November 8, 2008

Media affects public perception of infectious disease

An article in the Washington Post reports on a study from Canada that says that media coverage affects people's perceptions of infectious disease. This idea seems to make intuitive sense. The study reasons that if infectious diseases are heavily covered in the media they will be perceived as more serious, even if they actually are not. In the study, two groups of students rated a set of infectious diseases and they initially rated diseases such as avian flu, SARS and anthrax as more severe. They rated diseases like Tularemia, human babesiosis and yellow fever as less severe. However, when the students were given descriptions of the diseases without the names, the ratings flip flopped. The researchers also suggest that this means that people can overcome effects of the media by being given factual information.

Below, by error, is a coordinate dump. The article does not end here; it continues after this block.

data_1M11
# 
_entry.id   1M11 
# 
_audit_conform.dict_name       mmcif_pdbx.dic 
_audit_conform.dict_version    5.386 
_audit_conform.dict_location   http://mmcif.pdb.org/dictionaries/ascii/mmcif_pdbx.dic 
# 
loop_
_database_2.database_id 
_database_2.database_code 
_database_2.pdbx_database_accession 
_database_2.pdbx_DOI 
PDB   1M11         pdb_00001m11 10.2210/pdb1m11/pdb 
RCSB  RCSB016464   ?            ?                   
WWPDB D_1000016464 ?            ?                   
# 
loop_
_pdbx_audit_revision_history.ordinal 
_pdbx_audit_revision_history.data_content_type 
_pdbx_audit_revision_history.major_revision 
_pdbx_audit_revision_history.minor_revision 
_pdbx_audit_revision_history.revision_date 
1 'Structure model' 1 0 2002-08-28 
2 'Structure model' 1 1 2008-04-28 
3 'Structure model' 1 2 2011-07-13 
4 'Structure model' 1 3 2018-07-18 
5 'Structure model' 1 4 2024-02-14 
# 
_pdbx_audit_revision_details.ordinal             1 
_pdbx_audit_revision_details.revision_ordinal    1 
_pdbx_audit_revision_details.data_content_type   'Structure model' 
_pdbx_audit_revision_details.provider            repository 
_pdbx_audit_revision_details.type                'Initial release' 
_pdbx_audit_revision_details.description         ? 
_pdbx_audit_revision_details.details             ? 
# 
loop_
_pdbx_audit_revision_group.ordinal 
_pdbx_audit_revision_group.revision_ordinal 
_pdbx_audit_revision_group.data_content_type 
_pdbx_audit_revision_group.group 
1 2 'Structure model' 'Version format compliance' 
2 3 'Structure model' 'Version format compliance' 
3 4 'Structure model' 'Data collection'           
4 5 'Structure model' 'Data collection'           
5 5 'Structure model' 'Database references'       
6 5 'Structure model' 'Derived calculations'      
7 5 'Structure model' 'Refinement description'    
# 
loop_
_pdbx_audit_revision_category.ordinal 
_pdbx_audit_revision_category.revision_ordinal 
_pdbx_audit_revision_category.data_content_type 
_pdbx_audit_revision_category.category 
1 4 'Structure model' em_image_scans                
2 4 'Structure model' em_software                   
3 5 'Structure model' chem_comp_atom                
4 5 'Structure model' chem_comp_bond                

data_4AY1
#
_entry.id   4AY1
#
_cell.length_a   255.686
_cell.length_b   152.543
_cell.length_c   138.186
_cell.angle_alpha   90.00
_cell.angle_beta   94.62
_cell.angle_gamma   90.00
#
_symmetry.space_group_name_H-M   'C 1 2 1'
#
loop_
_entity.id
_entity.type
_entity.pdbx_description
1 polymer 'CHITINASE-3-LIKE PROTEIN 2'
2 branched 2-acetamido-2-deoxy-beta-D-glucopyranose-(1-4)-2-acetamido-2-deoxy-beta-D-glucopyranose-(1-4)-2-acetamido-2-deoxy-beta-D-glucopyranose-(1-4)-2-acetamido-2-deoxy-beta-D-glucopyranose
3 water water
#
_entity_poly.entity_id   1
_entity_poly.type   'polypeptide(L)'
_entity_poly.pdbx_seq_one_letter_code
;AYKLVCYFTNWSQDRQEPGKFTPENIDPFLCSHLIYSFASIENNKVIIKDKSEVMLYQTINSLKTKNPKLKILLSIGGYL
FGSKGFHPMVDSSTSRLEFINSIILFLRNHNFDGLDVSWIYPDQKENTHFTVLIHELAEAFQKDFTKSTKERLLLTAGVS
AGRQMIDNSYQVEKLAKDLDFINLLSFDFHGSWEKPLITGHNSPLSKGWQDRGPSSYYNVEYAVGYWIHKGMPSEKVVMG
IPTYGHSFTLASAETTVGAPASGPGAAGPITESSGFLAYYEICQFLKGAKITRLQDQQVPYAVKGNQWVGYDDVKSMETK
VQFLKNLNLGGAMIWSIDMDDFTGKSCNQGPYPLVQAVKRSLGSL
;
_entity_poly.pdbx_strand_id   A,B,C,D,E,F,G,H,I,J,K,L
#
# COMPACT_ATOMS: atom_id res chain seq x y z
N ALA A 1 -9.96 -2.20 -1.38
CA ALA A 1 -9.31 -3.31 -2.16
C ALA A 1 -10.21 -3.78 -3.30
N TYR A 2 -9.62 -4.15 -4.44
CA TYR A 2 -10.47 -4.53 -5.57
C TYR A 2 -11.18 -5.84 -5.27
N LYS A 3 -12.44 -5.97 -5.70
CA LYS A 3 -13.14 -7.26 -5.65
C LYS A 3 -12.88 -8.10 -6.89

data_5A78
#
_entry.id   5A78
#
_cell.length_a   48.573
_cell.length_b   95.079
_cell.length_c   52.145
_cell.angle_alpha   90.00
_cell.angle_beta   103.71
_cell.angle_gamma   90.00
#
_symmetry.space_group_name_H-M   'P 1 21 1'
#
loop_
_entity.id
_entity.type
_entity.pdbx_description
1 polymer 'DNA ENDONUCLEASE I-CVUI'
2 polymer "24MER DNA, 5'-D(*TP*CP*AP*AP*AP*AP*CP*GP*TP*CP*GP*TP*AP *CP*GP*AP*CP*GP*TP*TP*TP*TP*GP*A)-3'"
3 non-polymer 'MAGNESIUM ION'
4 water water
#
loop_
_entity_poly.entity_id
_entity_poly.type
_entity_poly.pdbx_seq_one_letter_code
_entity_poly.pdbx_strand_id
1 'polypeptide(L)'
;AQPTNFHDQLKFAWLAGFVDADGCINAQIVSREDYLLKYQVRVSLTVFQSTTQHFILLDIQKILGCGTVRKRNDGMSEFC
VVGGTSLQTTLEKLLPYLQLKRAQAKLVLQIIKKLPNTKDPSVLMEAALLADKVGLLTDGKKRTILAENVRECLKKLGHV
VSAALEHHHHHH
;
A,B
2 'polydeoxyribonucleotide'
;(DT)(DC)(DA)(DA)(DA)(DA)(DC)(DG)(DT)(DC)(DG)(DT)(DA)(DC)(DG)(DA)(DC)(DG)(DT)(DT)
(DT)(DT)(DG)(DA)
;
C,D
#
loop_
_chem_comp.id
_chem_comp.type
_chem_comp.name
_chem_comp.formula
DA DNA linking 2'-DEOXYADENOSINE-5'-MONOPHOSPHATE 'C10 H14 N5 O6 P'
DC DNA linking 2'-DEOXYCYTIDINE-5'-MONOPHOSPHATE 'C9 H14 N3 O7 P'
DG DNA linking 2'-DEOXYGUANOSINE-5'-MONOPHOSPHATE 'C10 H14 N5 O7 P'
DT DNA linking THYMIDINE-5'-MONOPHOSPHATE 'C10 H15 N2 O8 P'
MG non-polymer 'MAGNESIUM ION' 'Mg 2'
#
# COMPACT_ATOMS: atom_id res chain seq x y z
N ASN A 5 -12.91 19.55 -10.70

October 5, 2008

What makes a good health news story?

We read health news stories in the newspaper everyday and health issues are covered frequently on television newscasts. But, how can we tell if we are really getting the whole story? The Web site can help. This site reviews health news stories and gives them a rating based on 10 criteria. They are looking to see if the story give the reader/viewer a balanced and complete story that includes in formation on cost, benefits and harms, how the treatment or test compares to existing alternatives and more. Just knowing the criteria that they use can help us evaluate health news stories with a more criticla eye.